Question: Ok so say the universe gets to a point where every black hole consumes everything including each other until your left with a single black hole. Or would this not be possible due to the universe ever expanding and just the vastness of the universe ? Just a thought. – Danny
Answer: Space is actually a pretty empty place on average. The WMAP cosmic microwave background probe measurements indicated that there are on average about 6 protons per cubic meter in the Universe. I believe therefore that the possibility of black holes even interacting with each other is pretty small.
Question: What are the effects of radio waves when near a black holes event horizon? – Aleksander
Answer: Assuming that you are asking what the effects of a black hole are on radio waves as they pass near an event horizon, these effects would be the same as those experienced by all electromagnetic waves. Since the gravitational field near a black hole is “warped” by the intense gravitational field of the black hole, electromagnetic waves at all wavelengths, including radio waves, would be “bent” by this intense gravitational field.
Question: So a question from the uneducated. If all matter at the beginning was in one infinitely small point so incredibly charged with energy would that weight punch through space creating a hole in the universe thus creating the first black hole perhaps the backlash of the initial tearing of space created such an explosion that the matter known and still unknown is the blowback from such an immense explosion? Also does a black hole act like a tunnel through space or the inbetween space dumping its matter out in nonspace slowly filling the nonspace with matter or does it tear through another location in space erupting the energy into space thus recycling the the energy? Or is a black hole an infinitely deep pit in the space as we know it and just continuously sucking in all matter and energy? – Sean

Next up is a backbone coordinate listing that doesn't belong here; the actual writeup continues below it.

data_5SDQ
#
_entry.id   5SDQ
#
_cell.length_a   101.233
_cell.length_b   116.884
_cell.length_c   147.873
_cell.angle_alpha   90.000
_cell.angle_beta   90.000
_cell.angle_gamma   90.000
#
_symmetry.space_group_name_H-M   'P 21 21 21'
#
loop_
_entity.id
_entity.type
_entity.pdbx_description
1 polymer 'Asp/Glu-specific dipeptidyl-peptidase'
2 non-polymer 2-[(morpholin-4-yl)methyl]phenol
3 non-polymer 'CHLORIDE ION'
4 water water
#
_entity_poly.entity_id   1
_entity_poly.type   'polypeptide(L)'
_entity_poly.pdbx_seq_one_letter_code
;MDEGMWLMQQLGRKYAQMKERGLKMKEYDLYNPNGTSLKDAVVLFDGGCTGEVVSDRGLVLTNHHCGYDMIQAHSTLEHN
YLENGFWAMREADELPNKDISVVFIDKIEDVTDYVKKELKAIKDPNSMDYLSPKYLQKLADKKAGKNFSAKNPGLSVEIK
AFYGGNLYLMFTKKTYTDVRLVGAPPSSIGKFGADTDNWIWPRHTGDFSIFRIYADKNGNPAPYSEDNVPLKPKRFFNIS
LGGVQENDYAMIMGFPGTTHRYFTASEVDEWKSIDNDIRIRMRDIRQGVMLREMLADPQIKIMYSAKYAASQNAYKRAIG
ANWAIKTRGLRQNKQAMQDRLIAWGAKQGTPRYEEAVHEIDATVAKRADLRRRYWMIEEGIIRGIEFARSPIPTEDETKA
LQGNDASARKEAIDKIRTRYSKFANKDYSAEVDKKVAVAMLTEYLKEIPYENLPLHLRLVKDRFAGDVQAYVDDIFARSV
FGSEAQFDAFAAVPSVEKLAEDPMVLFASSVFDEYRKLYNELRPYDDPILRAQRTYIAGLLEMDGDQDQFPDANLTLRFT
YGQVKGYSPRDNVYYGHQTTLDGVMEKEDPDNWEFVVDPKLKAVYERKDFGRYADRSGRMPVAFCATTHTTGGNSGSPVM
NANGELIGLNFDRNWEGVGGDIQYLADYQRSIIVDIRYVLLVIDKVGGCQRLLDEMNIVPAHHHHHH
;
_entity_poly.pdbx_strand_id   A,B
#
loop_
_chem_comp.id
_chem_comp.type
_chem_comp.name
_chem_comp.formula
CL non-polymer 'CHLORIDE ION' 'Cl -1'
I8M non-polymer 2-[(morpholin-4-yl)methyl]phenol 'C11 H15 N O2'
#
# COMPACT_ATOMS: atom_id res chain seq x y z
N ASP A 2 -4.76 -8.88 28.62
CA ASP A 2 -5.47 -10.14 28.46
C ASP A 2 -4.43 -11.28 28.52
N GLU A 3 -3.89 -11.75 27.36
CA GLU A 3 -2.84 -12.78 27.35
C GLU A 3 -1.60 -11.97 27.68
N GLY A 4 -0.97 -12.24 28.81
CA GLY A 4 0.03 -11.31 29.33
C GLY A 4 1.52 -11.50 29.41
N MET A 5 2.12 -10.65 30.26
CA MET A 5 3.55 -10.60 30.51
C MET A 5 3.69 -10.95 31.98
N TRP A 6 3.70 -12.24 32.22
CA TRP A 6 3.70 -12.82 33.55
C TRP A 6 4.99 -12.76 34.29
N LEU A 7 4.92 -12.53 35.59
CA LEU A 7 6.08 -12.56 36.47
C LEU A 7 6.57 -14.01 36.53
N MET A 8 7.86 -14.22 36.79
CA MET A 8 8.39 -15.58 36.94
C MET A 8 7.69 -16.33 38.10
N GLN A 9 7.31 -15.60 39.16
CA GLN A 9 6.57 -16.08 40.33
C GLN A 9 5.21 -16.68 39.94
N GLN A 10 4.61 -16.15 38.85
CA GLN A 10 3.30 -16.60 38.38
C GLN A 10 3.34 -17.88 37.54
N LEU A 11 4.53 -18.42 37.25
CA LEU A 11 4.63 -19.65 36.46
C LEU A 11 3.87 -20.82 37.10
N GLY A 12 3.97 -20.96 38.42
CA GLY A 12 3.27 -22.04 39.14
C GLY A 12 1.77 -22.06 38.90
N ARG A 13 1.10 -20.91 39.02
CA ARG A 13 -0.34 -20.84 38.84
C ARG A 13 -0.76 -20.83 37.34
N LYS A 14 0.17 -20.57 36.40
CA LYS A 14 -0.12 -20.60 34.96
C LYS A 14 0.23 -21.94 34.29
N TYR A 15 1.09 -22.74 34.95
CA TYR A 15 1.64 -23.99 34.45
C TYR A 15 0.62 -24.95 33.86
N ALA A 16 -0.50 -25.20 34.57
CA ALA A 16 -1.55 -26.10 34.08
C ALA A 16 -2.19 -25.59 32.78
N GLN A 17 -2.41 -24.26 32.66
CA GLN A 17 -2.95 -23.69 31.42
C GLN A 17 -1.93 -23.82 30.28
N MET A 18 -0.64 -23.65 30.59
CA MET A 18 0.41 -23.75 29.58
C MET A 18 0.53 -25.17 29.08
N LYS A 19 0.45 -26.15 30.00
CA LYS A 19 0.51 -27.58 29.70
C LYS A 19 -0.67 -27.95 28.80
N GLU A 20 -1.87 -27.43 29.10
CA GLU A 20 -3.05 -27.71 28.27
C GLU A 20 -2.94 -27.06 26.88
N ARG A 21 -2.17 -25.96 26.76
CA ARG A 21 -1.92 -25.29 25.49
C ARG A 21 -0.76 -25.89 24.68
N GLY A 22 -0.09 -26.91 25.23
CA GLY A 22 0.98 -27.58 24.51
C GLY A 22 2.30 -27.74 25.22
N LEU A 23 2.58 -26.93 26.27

Answer: Based on current accepted theory of the structure of black holes all we can say is that matter eventually falls onto the singularity, or point where the gravitational force is infinite, and is therefore compressed to a single point. Your last suggestion is the one most consistent with what theorists believe is the structure inside a black hole. As you can probably imagine, it is very hard to obtain measurements of black holes that we can use to better constrain these theories, making them rather open to interpretation.
Question: Black holes are defined as a zone where the gravity is so dense that nothing, not even light, can escape from being drawn in, yet “Fermi Bubbles” are where ” energy often escapes from these systems (Galaxies ) in a jet”. This sounds like a contradiction. Is there an explanation? – Stephen
Answer: The Fermi bubbles are two large gamma-ray structures in located above and below the Galactic center. At the moment there are several theories as to the origin of these bubbles, including past dynamical processes that resulted in large amounts of gas being pushed into these regions. The most plausible dynamical process would be the outflow from a supermassive black hole. Even though black holes swallow matter as it orbits in a disk-like structure around the black hole, a small fraction of that matter escapes vertically via an outflow of material, a consequence of the need for the black hole plus disk system to conserve angular momentum. So, in fact, a black hole system can produce both an inward and outward flow of matter.
Question: [Would it be possible to] send a spacecraft into a black hole? – Cyrus
Answer: Yes, but if we were to do that we should make sure to use one of our least expensive spacecrafts! And there better not be any astronauts in the spacecraft. This is all because when something enters a black hole it can never come out. The spacecraft would be gobbled up by the black hole never to be seen from again.
Question: Can a black hole explode? – Dirk